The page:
A Spirit of Peace

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A Spirit of Peace

Make me to awaken daily with a willingness
to roll out readily, accompanied
by grateful smirk, a giddy joy,
the idiot’s undying expectation,
despite the evidence.
– Scott Cairns, The Idiot Psalms

Perhaps it is because I am getting older that I feel more vulnerable to various catastrophes; newly emerging wrinkles and aches and pains won’t let me forget that that years are passing by with alarming speed, and four decades of life experience have stripped the rose-colored tint off the lens through which I view this chaotic world. Upon waking each morning, my mind is flooded with possibilities, the majority of them ranging from unpleasant to nightmarish unfortunately:

Forgotten appointments
Financial struggles
Missed deadlines
Relational conflict
Cancer
Lost library books
Wasted time/energy/money
Freak accidents
Adolescent angst

I’m not a grim person, honest – just an aware one. I can’t listen to the news or log onto the internet without being reminded in a thousand different ways of how much evil, stress and illness is pouring down upon our lives. And what makes it weirder is that these hellish stories are intermixed with celebrity gossip and beauty tips. It’s all kinds of crazy and unpredictable out there.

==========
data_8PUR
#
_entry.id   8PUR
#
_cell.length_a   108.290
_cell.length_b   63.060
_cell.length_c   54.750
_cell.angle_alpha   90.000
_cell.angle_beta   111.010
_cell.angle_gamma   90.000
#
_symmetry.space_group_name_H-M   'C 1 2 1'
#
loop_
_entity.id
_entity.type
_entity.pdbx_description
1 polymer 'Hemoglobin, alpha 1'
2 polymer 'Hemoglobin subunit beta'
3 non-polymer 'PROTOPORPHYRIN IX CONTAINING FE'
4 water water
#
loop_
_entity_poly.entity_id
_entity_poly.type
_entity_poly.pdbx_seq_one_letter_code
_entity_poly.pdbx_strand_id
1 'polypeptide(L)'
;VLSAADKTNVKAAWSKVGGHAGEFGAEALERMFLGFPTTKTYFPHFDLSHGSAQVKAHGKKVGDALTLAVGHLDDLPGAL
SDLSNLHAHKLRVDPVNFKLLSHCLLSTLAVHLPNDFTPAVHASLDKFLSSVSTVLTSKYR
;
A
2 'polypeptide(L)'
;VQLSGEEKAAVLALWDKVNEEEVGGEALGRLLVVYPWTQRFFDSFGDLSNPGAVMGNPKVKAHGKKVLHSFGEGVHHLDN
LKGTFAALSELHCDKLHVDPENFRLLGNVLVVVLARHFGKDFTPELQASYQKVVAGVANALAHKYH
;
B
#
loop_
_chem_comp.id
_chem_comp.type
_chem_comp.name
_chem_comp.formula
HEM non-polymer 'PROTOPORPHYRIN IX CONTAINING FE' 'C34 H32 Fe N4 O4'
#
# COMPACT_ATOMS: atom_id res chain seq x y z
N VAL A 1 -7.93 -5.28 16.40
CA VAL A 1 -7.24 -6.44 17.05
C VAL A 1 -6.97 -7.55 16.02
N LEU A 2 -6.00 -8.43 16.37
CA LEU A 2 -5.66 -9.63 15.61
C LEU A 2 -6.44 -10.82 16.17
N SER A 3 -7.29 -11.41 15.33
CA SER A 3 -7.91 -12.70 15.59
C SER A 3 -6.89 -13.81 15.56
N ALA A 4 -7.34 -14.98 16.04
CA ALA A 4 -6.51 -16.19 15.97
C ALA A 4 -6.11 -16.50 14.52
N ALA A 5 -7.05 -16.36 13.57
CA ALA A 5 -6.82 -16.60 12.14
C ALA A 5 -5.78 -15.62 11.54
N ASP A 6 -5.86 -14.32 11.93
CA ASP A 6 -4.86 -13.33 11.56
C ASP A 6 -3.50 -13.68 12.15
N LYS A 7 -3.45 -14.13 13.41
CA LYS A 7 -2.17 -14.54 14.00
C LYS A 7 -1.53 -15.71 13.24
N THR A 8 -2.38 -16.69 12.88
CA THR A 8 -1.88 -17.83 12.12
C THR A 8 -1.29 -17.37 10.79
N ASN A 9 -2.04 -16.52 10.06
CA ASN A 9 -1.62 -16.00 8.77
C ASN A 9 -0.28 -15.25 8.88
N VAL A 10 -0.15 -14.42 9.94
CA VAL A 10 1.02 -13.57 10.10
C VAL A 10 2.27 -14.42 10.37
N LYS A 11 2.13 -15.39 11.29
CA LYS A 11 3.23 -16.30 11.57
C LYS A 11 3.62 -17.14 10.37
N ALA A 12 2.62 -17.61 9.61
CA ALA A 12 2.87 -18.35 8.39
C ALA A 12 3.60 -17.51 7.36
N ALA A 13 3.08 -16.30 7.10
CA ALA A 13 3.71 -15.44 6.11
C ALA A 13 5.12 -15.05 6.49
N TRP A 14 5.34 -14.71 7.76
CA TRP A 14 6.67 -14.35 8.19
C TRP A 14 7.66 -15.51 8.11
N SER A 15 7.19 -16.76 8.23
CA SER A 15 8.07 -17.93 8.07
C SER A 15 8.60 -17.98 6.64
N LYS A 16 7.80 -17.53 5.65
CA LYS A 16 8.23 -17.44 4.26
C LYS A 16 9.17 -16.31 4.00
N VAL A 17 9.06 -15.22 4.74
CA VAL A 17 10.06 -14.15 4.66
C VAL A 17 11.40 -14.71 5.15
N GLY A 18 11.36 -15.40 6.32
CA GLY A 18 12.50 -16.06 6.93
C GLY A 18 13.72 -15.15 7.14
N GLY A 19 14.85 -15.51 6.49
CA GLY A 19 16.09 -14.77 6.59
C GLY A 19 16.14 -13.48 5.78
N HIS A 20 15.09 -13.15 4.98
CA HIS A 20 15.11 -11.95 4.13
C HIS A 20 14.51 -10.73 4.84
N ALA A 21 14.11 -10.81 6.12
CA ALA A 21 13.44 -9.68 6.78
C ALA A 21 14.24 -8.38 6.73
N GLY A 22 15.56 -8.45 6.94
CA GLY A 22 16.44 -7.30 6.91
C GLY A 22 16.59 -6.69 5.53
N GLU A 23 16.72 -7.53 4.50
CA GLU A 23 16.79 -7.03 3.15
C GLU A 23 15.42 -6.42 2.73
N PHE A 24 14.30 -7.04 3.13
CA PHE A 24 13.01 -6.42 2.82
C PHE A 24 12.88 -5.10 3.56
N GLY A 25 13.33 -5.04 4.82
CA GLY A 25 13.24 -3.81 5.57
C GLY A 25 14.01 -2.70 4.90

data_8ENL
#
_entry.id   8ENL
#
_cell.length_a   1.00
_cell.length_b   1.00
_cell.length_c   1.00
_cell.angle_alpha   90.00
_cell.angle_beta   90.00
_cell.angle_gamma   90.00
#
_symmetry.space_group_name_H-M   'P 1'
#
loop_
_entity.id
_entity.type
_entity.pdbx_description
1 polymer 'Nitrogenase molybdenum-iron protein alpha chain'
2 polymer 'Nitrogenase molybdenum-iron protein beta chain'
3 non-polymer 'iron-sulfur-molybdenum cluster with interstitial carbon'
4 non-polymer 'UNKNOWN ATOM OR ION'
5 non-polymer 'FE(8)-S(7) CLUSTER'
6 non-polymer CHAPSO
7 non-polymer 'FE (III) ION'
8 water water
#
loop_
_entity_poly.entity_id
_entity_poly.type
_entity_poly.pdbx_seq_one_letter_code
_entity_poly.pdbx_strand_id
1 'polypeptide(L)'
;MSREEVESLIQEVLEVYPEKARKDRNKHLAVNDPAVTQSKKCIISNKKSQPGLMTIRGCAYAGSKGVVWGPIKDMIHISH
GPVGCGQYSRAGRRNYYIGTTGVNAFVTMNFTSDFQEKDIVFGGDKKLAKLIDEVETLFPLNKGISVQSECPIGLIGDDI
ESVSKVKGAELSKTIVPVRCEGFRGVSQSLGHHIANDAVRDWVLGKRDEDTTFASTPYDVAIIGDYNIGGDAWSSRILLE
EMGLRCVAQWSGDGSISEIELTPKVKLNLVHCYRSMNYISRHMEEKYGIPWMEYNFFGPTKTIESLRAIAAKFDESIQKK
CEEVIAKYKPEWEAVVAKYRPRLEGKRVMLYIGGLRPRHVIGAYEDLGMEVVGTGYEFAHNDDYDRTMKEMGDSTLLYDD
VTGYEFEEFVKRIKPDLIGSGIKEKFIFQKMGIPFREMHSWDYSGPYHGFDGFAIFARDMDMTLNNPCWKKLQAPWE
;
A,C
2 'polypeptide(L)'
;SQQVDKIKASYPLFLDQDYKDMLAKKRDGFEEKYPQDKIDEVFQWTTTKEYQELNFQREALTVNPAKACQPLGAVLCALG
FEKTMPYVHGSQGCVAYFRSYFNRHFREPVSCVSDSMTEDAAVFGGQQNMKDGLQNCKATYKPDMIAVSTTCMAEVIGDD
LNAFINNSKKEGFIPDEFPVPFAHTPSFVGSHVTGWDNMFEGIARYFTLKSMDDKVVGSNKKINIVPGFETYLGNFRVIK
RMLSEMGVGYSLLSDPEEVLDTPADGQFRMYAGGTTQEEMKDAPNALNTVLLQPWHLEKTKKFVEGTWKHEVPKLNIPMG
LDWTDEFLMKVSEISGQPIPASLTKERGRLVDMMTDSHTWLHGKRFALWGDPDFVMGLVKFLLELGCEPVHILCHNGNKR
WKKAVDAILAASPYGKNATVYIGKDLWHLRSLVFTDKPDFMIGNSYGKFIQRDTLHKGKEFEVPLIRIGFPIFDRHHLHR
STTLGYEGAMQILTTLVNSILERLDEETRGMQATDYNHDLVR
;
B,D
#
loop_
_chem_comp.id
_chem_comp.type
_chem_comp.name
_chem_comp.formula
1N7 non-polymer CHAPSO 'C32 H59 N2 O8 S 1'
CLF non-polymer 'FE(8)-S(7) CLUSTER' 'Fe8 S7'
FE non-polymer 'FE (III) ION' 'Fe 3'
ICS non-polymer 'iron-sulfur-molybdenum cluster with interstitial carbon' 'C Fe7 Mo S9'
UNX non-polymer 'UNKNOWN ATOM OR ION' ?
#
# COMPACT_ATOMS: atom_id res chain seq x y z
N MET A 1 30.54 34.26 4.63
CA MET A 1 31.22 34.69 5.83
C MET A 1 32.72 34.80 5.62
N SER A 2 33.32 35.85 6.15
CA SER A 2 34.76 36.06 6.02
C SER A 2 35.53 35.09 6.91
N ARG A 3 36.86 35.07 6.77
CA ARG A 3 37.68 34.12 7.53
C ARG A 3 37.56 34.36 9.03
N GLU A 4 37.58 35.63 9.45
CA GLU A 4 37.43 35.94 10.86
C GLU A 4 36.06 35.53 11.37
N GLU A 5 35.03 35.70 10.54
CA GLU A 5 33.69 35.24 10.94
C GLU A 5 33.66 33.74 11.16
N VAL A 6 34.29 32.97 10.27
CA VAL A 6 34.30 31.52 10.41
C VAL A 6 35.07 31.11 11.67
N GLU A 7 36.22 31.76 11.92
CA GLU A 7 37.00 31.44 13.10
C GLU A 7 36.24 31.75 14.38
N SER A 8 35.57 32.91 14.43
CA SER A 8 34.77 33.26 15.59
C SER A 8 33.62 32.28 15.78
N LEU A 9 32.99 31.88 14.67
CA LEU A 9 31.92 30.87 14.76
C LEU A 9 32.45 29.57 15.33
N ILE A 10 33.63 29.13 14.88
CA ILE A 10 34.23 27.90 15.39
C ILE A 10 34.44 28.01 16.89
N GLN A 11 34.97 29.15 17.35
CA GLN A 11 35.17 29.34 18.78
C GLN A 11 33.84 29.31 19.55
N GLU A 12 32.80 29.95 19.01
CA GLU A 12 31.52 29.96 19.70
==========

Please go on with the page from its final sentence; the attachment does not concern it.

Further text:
And yet, in spite of it all, I believe with all my heart that serenity, love, beauty and goodness are accessible at any time, in any circumstance. They must be sought after of course, and we must sacrifice quite a bit to acquire these heavenly attributes, but if we are willing to put in the effort, then authentic, eternal joy can and will override our tendencies toward fear and despair.

Recognizing that each of us is unique in terms of our weaknesses, strengths and backgrounds, I do not assume to know what coping methods would work best for you when it comes to finding peace in the midst of chaos but for what it’s worth, I will share some of mine. May God bless us all with a sustained desire for what is good and profitable for our souls, and the strength to release that which keeps us shackled to earthly cares.

1. There is such a thing as being “too informed”:

Web MD, CNN, My Yahoo Homepage: these are all things I have grounded myself from due to their propensity for working me into a no good, hysterical frenzy. You know those waves the apostle Peter took his gaze off of Christ to ogle at when attempting to walk on water? That’s what news and medical sites are to me. The moment I start fixating, all wide-eyed and slack-jawed, on their up to the minute updates, gruesome details and doomsdayish predictions, I start drowning. It is not naive to protect your brain and heart from an onslaught of sensationalist journalism, only prudent . A “well-informed” yet paralyzed with fear Molly Sabourin is no good to anyone, my precious family most certainly included.